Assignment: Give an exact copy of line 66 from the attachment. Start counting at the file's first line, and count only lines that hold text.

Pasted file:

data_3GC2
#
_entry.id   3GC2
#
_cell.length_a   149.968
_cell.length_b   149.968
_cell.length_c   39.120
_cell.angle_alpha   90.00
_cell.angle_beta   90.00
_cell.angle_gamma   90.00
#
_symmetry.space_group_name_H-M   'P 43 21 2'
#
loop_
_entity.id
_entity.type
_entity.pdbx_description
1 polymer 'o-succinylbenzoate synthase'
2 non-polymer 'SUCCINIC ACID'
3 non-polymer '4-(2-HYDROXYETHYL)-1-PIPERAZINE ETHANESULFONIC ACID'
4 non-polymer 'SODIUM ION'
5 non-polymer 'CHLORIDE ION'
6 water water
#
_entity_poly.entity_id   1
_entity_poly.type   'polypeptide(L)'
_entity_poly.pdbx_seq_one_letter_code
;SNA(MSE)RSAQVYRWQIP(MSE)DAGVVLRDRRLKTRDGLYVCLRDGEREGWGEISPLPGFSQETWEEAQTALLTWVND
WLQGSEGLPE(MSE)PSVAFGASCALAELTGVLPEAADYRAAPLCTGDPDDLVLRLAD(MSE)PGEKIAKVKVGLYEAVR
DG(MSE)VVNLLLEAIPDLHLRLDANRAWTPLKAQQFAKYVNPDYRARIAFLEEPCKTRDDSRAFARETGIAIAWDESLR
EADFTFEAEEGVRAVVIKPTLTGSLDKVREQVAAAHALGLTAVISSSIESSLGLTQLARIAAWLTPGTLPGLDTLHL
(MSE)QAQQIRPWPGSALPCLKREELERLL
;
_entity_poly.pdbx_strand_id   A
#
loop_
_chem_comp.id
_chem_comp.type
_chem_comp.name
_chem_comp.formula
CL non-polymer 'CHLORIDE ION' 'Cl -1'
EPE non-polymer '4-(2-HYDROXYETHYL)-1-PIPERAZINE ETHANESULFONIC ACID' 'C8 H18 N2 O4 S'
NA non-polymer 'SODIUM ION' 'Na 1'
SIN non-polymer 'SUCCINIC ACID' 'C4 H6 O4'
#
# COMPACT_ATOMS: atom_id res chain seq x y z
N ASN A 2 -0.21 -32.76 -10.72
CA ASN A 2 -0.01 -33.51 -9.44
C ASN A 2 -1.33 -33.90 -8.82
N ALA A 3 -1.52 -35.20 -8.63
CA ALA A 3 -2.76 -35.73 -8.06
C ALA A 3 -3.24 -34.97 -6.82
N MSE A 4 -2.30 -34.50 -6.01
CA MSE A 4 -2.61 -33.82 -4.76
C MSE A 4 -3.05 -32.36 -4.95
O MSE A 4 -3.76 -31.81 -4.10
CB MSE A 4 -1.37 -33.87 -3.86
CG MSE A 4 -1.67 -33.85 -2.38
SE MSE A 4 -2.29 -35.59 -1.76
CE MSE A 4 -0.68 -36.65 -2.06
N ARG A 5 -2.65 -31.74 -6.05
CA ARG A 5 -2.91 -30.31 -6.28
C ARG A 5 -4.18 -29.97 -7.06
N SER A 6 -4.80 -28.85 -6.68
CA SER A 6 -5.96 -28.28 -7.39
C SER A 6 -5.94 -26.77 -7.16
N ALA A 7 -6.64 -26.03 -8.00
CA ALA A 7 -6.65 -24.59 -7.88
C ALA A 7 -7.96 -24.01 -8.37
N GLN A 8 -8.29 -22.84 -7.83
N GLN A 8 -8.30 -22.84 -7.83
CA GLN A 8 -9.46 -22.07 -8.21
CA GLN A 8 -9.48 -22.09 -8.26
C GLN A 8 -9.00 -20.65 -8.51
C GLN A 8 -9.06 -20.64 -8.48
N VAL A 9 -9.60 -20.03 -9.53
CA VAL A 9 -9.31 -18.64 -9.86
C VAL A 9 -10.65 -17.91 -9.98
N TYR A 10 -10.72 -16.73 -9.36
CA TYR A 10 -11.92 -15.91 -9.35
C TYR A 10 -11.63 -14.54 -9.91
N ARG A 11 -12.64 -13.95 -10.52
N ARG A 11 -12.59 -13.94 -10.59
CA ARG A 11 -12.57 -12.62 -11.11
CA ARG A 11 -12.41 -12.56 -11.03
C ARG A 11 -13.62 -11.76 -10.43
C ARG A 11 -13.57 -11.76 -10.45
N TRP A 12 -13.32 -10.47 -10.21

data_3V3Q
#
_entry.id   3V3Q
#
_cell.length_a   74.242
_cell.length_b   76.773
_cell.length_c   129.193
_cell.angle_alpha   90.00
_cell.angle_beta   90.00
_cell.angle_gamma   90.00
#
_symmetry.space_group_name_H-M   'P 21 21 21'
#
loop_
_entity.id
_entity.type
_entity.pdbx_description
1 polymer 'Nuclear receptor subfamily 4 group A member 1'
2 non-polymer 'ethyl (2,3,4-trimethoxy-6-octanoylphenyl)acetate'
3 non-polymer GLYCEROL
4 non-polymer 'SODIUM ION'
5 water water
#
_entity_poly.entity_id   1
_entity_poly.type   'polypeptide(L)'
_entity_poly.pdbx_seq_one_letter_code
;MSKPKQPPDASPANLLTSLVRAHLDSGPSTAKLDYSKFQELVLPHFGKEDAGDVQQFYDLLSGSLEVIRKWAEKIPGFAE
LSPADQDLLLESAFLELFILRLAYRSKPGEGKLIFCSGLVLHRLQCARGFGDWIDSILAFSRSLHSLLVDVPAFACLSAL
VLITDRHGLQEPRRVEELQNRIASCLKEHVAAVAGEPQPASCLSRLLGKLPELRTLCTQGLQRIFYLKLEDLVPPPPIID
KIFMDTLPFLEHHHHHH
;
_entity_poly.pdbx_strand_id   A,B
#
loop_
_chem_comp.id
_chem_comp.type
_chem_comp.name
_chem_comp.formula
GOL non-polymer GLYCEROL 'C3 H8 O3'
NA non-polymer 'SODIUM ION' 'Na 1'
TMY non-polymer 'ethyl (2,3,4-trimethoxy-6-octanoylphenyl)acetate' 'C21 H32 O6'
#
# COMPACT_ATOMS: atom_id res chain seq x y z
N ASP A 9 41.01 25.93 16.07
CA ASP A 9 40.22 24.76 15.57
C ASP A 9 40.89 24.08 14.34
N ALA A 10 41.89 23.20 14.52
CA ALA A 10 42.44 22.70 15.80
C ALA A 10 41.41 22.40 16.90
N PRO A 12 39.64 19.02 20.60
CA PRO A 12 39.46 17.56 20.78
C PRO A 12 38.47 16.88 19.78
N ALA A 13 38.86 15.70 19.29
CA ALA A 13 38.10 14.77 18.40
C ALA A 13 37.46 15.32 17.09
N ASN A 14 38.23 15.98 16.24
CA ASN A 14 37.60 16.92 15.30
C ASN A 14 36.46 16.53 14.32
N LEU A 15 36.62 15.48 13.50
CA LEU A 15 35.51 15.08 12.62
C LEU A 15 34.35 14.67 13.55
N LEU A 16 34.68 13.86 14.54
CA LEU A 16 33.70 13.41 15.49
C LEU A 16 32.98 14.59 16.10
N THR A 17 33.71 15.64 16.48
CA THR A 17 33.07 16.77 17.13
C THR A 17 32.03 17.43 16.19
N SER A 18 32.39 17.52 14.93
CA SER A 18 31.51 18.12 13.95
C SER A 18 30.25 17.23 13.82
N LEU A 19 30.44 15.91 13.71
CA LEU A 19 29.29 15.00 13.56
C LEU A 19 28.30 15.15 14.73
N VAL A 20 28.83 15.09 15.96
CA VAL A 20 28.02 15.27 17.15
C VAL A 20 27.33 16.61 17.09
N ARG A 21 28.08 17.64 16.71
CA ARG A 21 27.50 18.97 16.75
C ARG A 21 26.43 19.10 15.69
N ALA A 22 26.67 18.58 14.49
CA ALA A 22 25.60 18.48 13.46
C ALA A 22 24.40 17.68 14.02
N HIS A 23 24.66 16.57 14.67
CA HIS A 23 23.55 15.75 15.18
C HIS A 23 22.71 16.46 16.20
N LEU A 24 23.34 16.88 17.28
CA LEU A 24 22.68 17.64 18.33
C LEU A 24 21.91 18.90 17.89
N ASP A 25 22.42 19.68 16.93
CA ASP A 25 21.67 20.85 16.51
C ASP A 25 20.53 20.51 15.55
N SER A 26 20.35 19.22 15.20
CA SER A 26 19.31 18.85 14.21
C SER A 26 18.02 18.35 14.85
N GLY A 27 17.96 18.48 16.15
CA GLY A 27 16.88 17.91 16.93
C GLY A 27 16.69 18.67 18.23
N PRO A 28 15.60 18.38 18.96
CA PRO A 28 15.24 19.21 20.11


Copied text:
C SER A 6 -5.94 -26.77 -7.16